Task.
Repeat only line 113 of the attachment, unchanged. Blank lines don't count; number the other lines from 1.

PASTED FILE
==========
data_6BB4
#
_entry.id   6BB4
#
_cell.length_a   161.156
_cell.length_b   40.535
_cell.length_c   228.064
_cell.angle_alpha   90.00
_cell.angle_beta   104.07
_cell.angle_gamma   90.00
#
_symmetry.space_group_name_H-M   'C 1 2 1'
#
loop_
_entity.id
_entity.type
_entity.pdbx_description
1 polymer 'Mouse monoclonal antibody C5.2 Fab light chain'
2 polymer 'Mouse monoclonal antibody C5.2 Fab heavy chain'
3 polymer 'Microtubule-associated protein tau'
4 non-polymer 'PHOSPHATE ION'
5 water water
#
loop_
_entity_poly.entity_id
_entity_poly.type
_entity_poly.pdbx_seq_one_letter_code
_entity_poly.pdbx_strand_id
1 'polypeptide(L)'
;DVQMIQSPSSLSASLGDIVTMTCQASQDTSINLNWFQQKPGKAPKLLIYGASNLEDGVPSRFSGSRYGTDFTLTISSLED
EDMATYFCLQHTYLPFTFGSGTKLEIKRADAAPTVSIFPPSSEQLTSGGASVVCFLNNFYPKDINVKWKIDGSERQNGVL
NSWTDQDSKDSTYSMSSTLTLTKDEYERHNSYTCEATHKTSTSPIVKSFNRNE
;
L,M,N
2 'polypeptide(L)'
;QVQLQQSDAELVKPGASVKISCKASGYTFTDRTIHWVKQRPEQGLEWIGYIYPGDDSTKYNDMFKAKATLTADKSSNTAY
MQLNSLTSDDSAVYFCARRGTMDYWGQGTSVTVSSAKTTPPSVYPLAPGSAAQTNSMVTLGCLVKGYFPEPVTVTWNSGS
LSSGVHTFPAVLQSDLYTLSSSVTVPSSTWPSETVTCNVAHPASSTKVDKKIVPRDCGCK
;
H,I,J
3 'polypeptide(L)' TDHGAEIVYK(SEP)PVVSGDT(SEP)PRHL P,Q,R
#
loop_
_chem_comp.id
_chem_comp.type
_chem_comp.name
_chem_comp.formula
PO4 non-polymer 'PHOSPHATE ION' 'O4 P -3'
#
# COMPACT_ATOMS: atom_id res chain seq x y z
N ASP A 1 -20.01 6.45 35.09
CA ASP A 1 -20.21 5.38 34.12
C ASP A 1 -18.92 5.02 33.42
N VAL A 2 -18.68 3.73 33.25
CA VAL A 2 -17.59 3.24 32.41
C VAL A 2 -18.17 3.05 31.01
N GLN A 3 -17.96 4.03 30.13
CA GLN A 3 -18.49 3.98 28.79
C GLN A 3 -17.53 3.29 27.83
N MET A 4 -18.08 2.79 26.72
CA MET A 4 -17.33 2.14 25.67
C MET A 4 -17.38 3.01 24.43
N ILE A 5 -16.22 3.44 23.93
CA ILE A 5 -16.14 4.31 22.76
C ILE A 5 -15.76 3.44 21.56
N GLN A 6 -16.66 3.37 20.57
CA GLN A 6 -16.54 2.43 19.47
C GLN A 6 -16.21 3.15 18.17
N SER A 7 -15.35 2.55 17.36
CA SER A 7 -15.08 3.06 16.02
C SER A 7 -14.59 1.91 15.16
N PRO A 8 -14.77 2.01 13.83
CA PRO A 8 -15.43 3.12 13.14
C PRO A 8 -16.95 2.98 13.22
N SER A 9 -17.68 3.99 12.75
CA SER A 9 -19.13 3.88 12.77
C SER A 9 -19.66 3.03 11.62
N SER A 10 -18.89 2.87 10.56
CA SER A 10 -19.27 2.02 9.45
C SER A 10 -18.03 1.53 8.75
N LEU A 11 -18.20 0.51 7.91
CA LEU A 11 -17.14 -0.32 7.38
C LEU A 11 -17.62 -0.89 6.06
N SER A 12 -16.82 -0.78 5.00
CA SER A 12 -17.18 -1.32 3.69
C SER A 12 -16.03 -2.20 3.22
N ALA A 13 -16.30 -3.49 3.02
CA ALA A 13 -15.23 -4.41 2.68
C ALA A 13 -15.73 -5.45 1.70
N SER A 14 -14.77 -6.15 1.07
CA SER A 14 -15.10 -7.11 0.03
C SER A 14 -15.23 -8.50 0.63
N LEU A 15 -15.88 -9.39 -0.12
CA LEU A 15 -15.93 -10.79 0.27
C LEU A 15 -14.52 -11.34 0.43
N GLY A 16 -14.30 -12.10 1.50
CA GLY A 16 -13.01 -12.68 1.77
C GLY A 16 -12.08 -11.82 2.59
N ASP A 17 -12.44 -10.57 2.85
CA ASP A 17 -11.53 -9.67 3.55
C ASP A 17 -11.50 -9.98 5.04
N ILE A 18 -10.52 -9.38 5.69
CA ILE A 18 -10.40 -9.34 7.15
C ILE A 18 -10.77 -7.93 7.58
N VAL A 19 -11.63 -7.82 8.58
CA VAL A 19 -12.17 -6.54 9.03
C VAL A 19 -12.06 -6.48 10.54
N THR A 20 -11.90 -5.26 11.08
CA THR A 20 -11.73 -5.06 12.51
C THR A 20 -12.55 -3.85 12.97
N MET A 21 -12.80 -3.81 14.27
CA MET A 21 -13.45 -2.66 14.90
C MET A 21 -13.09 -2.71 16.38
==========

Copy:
C MET A 21 -13.09 -2.71 16.38